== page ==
With 12-hour days, they’ll be working longer standard shifts. But city officials and union heads hope that arrangement proves to be less stressful than current overtime demands.

One outcome is officers will receive 18 to 26 weekends off each year and, in some cases, three days off in a row, Abonamah said. Officers at each of the city’s five police districts were allowed to choose whether they work three days on and three days off, or whether they rotate between blocks of two- or three-days on, and the same number off.

For the first year of implementation, the city and unions said they will evaluate whether different schedules at different districts are feasible, or whether all districts should eventually move to the same 12-hour schedules.

Either way, the new 12-hour approach will mean more concentrated hours of work as a matter of course for patrol officers who routinely handle life-and-death situations.

Asked whether they have any safety concerns about the move, Follmer and Abonamah said, in theory, it should be better than the current set-up, in which some are working lots of overtime.

“It’s a hard question to answer,” Follmer said, noting no option is really healthy for officers until the department can staff back up and alleviate some of the pressure from those who remain on the force.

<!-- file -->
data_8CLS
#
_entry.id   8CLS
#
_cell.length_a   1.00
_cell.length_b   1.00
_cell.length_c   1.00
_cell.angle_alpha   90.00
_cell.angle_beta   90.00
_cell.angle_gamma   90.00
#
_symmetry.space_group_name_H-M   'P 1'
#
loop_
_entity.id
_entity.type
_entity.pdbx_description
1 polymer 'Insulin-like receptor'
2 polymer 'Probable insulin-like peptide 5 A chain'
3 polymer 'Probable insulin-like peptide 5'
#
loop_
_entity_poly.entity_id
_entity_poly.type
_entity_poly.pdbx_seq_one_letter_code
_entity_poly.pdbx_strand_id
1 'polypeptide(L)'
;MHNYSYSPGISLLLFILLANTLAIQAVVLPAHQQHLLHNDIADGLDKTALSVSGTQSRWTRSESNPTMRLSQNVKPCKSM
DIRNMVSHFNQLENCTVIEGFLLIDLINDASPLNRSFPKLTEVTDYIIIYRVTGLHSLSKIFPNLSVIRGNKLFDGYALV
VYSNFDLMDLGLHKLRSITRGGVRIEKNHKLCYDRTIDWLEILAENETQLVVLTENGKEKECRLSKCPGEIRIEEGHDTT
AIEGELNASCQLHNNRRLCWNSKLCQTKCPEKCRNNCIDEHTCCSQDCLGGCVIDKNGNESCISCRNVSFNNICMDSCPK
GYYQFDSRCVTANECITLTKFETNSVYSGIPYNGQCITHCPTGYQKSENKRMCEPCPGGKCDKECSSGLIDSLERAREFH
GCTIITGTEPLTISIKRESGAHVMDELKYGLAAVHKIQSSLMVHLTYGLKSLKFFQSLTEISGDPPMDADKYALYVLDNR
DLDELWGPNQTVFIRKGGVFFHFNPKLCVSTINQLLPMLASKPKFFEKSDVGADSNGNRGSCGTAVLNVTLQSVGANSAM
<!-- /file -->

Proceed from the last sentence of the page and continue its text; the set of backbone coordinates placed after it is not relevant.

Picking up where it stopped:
And to some degree, O’Malley said it could reduce stress overall, as current overtime demands detract from much-needed off-time to be with family, or to just unwind.

With more days off, “hopefully that give-and-take ends up being a net positive when it comes to physical and mental health of officers,” Abonamah said.

If staffing returns to higher levels someday, Follmer left open the possibility of returning to shorter shifts. But he said that outcome likely won’t happen in the next handful of years, given the long-ranging impacts of the pandemic, when the police academy was closed down, and changing cultural preferences that mean fewer folks are interested in becoming police officers.